The US ambassador to the UK has said he expects Donald Trump to go ahead with a working visit to the UK in the new year, despite a recent Twitter row with Theresa May over the terror threat posed by Muslims in the UK.
The remarks by Woody Johnson to the BBC’s Today programme represent the first official confirmation that the president is expected to visit in early 2018, when Trump may formally open the new American embassy.
A formal state visit – which would include a meeting with the Queen – is not envisaged. The Queen is likely to be preoccupied with preparations for a Commonwealth summit next year.
Johnson told the BBC the disagreement over Trump’s sharing of videos posted by the far-right group Britain First was “probably misinterpreted”.
The ambassador was being interviewed about the US embassy’s move from its current UK headquarters in Grosvenor Square in central London to a new £800m complex in Battersea, south of the river Thames. Johnson said the new embassy would need to be dedicated by an American president.
May said Trump had been “wrong” to share videos posted by Britain First, prompting the president to tell the prime minister to focus on her job.
Johnson, a close friend of the president, said Trump’s relationship with the UK was “very, very good”. The president had not yet set a date for the possible visit, he added.
Johnson said of Trump: “He understands the special relationship and while there may be disagreements about the way he says something or how he does something you can rest assured security and prosperity are very important.”
Asked about the Britain First tweet, he said: “The way I would look at [it] and the way he would look at it is that security is the number one oath protecting Americans here and in the US. … If you look at it in that context that is what is he trying to do.”
Claiming Trump had not really changed in the 35 years of their relationship, he said it was not widely known that Trump “will canvass opinions from 50 people, and he will look at you, listen to you, will give you feedback on your opinion, and actually if he agrees with you, he will use your opinion. He listens to advice and to people around him, but he is going to make his own decisions.”
The UK government has found itself in a series of disagreements with Trump over climate change, the Iranian nuclear deal and the imposition of tariffs on the plane and train manufacturer Bombardier. Harold Wilson’s falling out with President Lyndon Johnson over Vietnam was probably the last time there has been as big a wedge between the two countries.
In June, Trump criticised the London mayor, Sadiq Khan, for his response to the London Bridge terror attack, misquoting Khan’s message to Londoners not to be alarmed by the increased presence of armed police.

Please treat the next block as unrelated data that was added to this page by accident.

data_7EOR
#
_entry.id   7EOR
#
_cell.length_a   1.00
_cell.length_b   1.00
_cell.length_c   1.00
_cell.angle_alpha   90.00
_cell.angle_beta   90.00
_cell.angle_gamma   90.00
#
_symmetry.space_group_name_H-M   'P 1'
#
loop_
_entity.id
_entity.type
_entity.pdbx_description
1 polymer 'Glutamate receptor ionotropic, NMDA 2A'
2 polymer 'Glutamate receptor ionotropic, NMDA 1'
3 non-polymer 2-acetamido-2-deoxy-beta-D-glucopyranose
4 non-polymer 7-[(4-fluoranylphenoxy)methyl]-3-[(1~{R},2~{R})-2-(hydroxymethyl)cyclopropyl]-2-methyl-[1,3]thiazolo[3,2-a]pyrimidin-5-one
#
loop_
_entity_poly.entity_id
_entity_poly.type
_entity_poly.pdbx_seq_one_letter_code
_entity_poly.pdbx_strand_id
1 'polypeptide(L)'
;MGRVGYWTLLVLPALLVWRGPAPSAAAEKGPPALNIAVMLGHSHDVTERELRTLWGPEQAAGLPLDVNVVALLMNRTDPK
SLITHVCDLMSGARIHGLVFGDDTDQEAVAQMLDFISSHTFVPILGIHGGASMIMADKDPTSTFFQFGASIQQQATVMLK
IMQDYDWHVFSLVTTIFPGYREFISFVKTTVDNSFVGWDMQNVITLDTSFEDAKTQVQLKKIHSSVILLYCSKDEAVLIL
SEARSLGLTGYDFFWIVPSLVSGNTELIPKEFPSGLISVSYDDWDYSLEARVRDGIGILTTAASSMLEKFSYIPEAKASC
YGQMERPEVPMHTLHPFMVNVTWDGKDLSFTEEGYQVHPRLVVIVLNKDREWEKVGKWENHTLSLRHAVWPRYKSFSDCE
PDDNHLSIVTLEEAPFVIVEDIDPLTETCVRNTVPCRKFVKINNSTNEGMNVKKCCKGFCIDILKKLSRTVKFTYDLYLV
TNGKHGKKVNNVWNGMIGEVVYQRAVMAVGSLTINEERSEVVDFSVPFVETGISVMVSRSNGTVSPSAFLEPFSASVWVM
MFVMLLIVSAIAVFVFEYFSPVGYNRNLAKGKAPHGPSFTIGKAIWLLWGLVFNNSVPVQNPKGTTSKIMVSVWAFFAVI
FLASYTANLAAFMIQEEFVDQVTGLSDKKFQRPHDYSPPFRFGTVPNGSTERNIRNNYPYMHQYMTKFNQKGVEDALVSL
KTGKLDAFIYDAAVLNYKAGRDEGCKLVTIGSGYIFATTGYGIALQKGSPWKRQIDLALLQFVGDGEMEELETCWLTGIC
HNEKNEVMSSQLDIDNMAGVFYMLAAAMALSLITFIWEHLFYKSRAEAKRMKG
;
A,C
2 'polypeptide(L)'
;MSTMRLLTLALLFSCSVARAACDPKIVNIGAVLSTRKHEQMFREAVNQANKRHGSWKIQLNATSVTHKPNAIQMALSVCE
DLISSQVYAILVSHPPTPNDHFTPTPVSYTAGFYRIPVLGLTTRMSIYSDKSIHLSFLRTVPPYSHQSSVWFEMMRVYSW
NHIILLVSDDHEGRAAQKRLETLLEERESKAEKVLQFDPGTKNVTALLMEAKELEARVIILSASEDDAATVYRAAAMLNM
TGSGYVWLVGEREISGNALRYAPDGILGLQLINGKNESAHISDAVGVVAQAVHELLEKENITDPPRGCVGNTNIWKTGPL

“There may be disagreements of how [Mr Trump] says something, or how he does something,” Johnson said. “He wants to protect Americans. He is not going to be namby-pamby about it. I mean, he is going to come out. He is probably going to take some chances and maybe he will ruffle feathers.”
The ambassador insisted the security alignment between the two countries remained intact. Speaking of May’s visit to the Oval Office in January, Johnson said: “The prime minister was his first visitor, the first official foreign leader to visit.”
There were calls for a high-level reciprocal visit to be abandoned after Trump retweeted three anti-Muslim videos last month.
After a Downing Street spokesman said he had been wrong to do so, the president hit back, telling May to focus on “destructive” terrorism in the UK. Trump tweeted: “Don’t focus on me, focus on the destructive radical Islamic terrorism that is taking place within the United Kingdom. We are doing just fine!”
Trump has previously told May that he did not want to come on a state visit if there were large-scale protests, but the chances of such protests not going ahead during any visit are minimal. The House of Commons Speaker, John Bercow, has said the president would not be welcome to speak to both houses of parliament, an honour typically given prestigious overseas politicians.
Huge security preparations would be needed to ensure the visit is not disrupted.
UK diplomats privately acknowledge that a state visit offered by May seven days after his inauguration was premature, believing the UK government was yet to understand the extent to which the current occupant of the White House marks a break from all previous Republican presidents.
The Labour MP for Walthamstow, Stella Creasy, called for peaceful protests during Trump’s visit, saying the dignity and self-respect of the UK was at stake. She added that “by showing and promoting videos by Britain First, he has undermined our democratic process and put people at risk in our communities. He did not listen to our prime minister and I fear what else he would do if he came here.
“For goodness sake, this country would not let Martha Stewart in because it said it would not be conducive to the public good. What does Donald Trump have to do? How much damage does he have to do to security and tensions in our communities before our prime minister says this special relationship is enough to say: ‘Not now’?”
The former UK ambassador to Washington, Sir Christopher Meyer, said many Americans, including those had not voted for Trump, would be offended if the invitation was withdrawn.
He said: “The government is right to say the invitation is on the table,” but he added the visit would be highly circumscribed due to the security risk, posed by “enormous demonstrations and public disorder”. He said: “It may so scaled down the public will hardly see him and it will barely justify being called a state visit.”
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